Got Chromecast? Google’s simple $35 streaming stick has been great for basic stuff since the start, but as more diverse third-party apps start to show up for the device, its capabilities are growing even greater.
Some apps have been around for a while — things like Netflix, Pandora, HBO Go, and Hulu Plus, for instance — but there are also some less obvious options you might not have yet noticed. And some of ‘em offer pretty interesting possibilities for making your Chromecast do more.
Here are five Chromecast apps for Android that are worth checking out:
Chromecast’s default home screen — you know, the rotating photographs with a clock in the corner — sure is attractive. But it isn’t terribly functional.
If you want to put a little more punch in your Chromecast display, MyCastScreen might be just the thing for you. The 99-cent app lets you cast cards with the time and date, local weather, local traffic, and current news headlines from a source of your choice onto your TV screen.
The app is pretty limited in terms of customization at the moment, but its developer promises much more is on the way soon — including additional cards along with options for custom background images and hiding or rearranging cards on the screen.
Wish your Chromecast could act as a custom slideshow and cycle through your favorite social media photos? Meet Dayframe. The app connects to a variety of online services — Facebook, Instagram, Twitter, Google+, 500px, and even Dropbox — and mixes up all the content you want to create an ongoing personalized stream.
You can also set Dayframe to show a variety of random images related to specific topics, like space, architecture, or different types of art.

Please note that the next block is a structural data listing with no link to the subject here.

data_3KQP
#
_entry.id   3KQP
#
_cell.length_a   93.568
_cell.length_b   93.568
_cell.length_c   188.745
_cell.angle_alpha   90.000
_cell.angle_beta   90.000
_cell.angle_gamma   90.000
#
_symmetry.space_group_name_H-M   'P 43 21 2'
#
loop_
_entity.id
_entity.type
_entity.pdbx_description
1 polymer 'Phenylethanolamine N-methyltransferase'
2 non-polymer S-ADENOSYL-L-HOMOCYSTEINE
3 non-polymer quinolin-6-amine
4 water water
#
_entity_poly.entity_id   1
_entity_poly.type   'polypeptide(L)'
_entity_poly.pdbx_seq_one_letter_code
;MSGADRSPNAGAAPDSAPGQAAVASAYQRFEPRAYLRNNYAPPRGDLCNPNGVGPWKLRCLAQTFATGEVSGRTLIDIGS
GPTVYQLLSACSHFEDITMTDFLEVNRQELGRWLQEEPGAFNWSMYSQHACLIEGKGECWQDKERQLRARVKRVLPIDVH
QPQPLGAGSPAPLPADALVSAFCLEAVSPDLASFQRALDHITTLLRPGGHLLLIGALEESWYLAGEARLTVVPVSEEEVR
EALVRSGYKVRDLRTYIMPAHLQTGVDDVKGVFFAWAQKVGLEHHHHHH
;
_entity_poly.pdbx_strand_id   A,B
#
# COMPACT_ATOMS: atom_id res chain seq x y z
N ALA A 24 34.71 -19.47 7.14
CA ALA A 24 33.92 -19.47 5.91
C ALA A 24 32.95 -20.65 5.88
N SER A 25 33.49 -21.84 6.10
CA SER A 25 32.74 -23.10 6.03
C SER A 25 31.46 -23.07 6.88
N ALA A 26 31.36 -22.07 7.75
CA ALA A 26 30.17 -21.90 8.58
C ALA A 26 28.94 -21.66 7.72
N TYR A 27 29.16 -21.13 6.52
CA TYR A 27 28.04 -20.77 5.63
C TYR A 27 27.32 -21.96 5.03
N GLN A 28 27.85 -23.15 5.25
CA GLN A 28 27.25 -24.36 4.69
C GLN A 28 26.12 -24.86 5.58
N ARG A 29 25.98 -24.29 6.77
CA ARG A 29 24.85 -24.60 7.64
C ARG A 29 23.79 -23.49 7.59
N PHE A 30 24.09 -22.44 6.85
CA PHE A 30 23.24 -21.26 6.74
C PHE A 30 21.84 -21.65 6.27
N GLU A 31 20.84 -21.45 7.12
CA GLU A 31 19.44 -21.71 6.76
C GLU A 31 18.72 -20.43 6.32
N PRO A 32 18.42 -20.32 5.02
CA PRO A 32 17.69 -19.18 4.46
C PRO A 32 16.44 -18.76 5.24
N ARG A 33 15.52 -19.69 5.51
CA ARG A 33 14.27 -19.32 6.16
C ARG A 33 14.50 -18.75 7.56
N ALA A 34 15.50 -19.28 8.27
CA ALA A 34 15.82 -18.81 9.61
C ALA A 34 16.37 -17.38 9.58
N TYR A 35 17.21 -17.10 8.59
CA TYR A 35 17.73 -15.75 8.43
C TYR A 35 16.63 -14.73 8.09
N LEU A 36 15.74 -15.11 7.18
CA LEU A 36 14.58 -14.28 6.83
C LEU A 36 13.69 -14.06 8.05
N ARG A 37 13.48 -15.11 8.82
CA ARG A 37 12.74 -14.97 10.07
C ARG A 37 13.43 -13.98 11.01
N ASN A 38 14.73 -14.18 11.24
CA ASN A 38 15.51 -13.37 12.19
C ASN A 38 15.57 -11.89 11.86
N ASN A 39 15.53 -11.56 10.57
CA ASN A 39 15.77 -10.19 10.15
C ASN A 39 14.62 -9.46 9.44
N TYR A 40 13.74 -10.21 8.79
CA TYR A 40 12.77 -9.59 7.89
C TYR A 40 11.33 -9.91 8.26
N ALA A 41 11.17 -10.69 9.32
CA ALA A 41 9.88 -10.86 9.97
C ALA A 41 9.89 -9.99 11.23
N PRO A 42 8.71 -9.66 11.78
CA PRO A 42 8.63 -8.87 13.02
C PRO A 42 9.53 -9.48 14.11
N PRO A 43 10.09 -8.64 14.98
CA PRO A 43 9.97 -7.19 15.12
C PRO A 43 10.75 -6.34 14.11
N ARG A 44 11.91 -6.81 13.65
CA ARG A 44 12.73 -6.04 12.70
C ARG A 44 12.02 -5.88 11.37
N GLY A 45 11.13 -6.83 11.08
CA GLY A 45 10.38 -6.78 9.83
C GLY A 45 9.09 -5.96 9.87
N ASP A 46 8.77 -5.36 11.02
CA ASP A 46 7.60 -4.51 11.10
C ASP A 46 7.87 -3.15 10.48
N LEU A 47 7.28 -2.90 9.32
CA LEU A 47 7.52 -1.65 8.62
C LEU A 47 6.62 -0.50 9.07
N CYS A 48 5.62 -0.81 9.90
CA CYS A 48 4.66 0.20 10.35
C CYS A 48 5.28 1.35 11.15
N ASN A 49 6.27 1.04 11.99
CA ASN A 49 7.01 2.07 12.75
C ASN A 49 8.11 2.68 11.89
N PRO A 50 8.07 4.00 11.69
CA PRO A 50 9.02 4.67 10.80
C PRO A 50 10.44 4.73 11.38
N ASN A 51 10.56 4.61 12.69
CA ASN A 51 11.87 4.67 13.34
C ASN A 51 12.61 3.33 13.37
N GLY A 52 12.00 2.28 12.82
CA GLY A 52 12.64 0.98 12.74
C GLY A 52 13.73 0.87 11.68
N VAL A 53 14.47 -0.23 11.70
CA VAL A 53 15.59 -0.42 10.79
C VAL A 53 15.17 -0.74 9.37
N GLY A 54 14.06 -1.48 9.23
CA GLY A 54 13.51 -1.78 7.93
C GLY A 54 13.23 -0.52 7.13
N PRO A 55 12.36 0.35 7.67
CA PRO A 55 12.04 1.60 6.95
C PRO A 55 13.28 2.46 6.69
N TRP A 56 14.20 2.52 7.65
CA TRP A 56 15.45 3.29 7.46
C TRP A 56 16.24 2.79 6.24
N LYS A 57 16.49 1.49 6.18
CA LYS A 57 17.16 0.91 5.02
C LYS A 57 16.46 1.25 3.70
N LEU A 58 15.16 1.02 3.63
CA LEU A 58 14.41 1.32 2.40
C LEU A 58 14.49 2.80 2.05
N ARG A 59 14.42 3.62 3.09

The main Dayframe app is free, though it does place a small logo on top of all content on your screen. You’ll need to upgrade to the Prime version in order to get rid of that; the upgrade is done via an in-app purchase and costs three bucks (but is occasionally on sale for 99 cents).
If you’ve been dying to stream local content from your phone to your TV, AllCast is just the program you’ve been waiting for. The app makes it easy to cast images, videos, and music from your phone’s internal storage to a Chromecast device, giving you a hassle-free way to get your non-cloud-connected material onto the big screen.
The app works with Dropbox and Google Drive, too, in case you ever want to cast specific images or multimedia files from either of those places.
AllCast is more focused on manual file-by-file casting as opposed to the ongoing slideshow type of thing Dayframe does, but if that’s what you’re looking to do, it’s certainly worth a look.
The main AllCast app is free but limits you to one minute for viewing any particular picture or video. In order to lift that restriction, you’ll have to pony up five bucks for a premium license.
4. Pocket Casts
One of the best podcast apps on Android now works with Chromecast. Get your favorite audio and/or video programs on your TV with the tap of a single button — what more could you want?
This one’s a bit silly but still fun: As its name suggests, the app lets you cast a simple binary clock onto your TV screen. You can customize the color as well.
Geek-filled gatherings may never be the same.